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“Screening through Lead Optimization of High Affinity, Allosteric Cyclin-dependent Kinase 2 (CDK2) Inhibitors as Male Contraceptives that Reduce Sperm Counts in Mice”
Journal of Medicinal Chemistry
Despite birth control existing for decades, almost none of the options specifically target sperm cells. Researchers are now developing approaches that target testosterone or otherwise interrupt the sperm’s ability to fertilize an egg, yet these may not work for everyone. But now, researchers publishing in ACS’ Journal of Medicinal Chemistry have identified a new candidate molecule that could become an effective non-hormonal contraceptive for many people who produce sperm.
Previously, Gunda I. Georg and colleagues investigated non-hormonal contraceptive options, as approaches targeting testosterone produced unwanted side effects. They developed a drug targeted at a specific vitamin A receptor and found that it worked as a highly effective contraceptive with no side effects. But numerous proteins are involved in forming sperm, and exploring multiple options would help increase the likelihood of one making it to human clinical trials and eventually onto the market.
Another set of proteins involved in the cell cycle are the cyclin-dependent kinases, or CDKs, which play a role in sperm cell production and tumor development. Mice without the CDK2 receptor are sterile, so a drug that targets this protein could serve as an effective contraceptive. It also has potential as a cancer therapeutic because inhibiting the enzyme slowed tumor growth in previous studies. However, CDK2 has a very similar shape to other enzymes in its family, and currently available inhibitors tend to produce undesirable off-target effects by accidentally binding the others as well. So, Georg and her team wanted to develop a drug that could selectively inhibit CDK2 to serve as another contraceptive option.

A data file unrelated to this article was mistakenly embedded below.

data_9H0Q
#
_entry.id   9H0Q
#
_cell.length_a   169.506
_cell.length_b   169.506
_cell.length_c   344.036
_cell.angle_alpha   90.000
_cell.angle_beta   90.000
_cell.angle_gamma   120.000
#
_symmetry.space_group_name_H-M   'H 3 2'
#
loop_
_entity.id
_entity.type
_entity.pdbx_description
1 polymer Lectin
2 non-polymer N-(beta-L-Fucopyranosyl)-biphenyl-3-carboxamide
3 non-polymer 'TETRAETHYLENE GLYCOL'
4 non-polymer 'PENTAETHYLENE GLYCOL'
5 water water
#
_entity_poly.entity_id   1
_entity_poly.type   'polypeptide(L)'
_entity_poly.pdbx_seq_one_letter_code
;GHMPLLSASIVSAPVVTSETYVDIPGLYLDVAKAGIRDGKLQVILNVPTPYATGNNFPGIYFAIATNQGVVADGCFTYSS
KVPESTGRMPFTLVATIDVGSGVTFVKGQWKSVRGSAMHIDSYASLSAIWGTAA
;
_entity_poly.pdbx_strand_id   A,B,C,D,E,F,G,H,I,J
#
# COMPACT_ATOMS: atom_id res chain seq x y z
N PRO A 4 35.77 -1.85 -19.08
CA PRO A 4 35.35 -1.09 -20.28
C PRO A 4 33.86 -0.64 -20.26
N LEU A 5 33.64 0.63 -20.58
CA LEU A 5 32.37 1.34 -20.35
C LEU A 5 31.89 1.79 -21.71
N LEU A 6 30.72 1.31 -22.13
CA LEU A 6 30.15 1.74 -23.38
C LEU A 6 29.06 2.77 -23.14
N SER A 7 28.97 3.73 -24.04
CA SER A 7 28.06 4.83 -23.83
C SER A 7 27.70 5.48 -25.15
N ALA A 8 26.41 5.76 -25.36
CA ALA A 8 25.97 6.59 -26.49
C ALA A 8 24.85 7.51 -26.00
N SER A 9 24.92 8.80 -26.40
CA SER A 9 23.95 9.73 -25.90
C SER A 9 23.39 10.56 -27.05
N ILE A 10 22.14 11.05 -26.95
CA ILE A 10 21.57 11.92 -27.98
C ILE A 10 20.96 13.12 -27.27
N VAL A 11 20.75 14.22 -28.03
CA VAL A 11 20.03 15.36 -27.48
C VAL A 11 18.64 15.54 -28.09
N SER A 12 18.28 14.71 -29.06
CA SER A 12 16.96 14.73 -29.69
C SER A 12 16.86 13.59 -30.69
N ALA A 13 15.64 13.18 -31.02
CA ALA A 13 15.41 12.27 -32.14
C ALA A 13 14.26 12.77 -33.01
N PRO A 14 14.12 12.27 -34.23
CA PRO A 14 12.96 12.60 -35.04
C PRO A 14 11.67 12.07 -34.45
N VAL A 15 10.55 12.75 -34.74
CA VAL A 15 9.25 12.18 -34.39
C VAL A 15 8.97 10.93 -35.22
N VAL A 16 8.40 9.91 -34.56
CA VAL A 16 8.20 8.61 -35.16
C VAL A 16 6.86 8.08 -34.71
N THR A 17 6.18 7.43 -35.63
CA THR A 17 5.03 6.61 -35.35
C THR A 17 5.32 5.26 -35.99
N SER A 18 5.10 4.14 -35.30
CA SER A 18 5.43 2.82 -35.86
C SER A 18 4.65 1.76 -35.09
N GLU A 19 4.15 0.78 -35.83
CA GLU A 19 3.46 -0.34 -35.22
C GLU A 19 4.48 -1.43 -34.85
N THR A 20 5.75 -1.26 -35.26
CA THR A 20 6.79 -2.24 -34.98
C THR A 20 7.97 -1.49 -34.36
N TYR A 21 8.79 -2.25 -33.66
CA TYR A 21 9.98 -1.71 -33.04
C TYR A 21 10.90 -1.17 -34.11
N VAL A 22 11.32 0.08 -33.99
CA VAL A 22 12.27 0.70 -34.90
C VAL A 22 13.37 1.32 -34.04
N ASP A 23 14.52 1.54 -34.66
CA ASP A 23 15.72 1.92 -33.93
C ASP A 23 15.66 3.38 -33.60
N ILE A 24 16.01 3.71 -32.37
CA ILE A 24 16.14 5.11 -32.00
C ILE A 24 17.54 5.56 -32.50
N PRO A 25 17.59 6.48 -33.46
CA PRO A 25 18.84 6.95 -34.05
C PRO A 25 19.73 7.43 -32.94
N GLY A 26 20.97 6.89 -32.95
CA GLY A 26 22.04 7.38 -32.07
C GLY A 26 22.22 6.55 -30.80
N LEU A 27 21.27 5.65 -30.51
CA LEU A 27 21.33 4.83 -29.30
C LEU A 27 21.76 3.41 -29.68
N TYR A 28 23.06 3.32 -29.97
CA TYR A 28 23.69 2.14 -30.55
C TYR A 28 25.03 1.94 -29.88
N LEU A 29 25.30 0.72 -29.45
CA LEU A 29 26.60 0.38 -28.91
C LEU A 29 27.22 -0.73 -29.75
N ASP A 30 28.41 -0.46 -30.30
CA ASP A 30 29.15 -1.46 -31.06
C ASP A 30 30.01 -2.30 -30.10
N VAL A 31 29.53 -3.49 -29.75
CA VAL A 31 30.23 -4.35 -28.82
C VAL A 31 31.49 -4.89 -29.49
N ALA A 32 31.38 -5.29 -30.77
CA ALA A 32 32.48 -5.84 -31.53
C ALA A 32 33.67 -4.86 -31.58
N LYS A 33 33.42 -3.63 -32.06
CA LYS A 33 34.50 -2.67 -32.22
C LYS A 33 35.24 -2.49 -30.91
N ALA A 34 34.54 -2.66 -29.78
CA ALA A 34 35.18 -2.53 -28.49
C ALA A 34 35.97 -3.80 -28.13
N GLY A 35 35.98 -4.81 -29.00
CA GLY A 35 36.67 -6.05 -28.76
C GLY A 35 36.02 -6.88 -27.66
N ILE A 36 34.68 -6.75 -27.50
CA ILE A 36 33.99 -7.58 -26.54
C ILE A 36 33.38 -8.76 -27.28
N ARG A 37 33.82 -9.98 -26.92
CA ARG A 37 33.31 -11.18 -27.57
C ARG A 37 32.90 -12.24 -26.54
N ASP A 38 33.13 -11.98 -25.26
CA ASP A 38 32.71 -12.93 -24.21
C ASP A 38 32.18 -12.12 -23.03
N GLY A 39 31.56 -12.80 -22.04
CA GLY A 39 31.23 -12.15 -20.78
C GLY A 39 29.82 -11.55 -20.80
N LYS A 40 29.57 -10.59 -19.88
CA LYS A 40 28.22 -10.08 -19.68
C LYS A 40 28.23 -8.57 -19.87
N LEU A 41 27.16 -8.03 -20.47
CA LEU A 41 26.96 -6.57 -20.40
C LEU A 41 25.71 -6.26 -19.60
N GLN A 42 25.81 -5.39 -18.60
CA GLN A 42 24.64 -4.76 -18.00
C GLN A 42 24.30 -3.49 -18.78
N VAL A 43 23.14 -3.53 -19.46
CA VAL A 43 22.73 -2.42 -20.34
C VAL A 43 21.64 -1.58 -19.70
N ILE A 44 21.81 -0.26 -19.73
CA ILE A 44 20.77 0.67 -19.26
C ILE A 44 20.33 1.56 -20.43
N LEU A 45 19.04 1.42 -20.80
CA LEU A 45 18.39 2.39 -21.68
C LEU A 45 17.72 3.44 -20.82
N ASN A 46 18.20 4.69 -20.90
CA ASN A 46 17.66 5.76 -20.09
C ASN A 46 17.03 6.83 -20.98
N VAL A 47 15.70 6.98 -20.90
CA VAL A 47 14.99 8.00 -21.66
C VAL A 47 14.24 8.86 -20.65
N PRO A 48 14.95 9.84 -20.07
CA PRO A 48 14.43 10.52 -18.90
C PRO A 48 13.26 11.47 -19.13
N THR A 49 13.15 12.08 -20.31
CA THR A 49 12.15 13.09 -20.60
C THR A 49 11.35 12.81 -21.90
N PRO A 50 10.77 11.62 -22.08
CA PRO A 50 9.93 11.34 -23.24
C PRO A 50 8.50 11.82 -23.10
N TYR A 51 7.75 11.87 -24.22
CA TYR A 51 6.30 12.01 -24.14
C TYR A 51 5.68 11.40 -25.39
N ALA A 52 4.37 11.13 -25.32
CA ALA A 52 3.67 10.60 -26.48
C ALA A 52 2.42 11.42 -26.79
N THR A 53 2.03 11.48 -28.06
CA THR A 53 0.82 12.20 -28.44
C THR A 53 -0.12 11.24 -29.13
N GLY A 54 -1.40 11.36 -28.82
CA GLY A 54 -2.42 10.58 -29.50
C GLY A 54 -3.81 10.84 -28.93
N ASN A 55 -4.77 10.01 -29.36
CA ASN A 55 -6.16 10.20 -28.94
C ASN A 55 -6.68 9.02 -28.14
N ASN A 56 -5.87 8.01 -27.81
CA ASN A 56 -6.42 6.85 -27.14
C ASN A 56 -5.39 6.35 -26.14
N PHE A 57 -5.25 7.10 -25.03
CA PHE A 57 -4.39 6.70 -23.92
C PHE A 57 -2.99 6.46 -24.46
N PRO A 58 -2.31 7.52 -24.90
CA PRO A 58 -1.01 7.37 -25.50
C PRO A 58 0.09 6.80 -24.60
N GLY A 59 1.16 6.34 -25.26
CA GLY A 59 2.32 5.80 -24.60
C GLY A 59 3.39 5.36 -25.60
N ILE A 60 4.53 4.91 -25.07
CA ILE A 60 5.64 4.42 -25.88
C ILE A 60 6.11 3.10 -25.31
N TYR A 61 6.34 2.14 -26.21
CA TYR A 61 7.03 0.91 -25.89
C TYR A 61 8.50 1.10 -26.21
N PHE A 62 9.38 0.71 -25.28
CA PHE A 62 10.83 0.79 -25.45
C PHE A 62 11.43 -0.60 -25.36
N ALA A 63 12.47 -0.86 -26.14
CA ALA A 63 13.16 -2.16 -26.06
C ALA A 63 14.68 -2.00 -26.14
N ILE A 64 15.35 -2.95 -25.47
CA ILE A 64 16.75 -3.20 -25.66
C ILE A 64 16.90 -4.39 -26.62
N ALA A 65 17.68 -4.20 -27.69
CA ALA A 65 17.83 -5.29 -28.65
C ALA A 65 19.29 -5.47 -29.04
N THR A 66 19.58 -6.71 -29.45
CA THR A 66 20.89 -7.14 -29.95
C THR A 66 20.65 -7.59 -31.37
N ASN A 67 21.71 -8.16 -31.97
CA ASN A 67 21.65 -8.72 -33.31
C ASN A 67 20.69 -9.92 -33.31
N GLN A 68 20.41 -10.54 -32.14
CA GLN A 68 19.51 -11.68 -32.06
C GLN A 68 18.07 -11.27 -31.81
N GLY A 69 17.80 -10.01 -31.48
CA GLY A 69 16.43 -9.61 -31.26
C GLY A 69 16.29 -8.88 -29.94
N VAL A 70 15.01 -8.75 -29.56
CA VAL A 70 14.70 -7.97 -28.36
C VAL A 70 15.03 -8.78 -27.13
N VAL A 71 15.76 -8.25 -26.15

The team previously discovered an unknown binding site in CDK2 and a commercially available dye molecule that successfully bound to it. Using the dye as a starting point, the researched screened tens of thousands of different compounds in their current work to find ones that also bound the pocket well. They narrowed the list down to just three, picking one to further optimize. The best version, named EF-4-177, demonstrated a long half-life and good diffusion into the testes of mice. After a 28-day exposure, the animals’ sperm counts decreased by about 45%. Additionally, EF-4-117 bound much more strongly to the CDK2 pocket than the dye, making it the highest affinity inhibitor for this site reported to date. The researchers say that this work proves the potential of this inhibitor for future therapeutic applications.
The authors acknowledge funding from the Eunice Kennedy Shriver National Institute of Child Health and Human Development (NICHD), the National institute of Health, the National Institute of General Medical Sciences and the National Cancer Institute.
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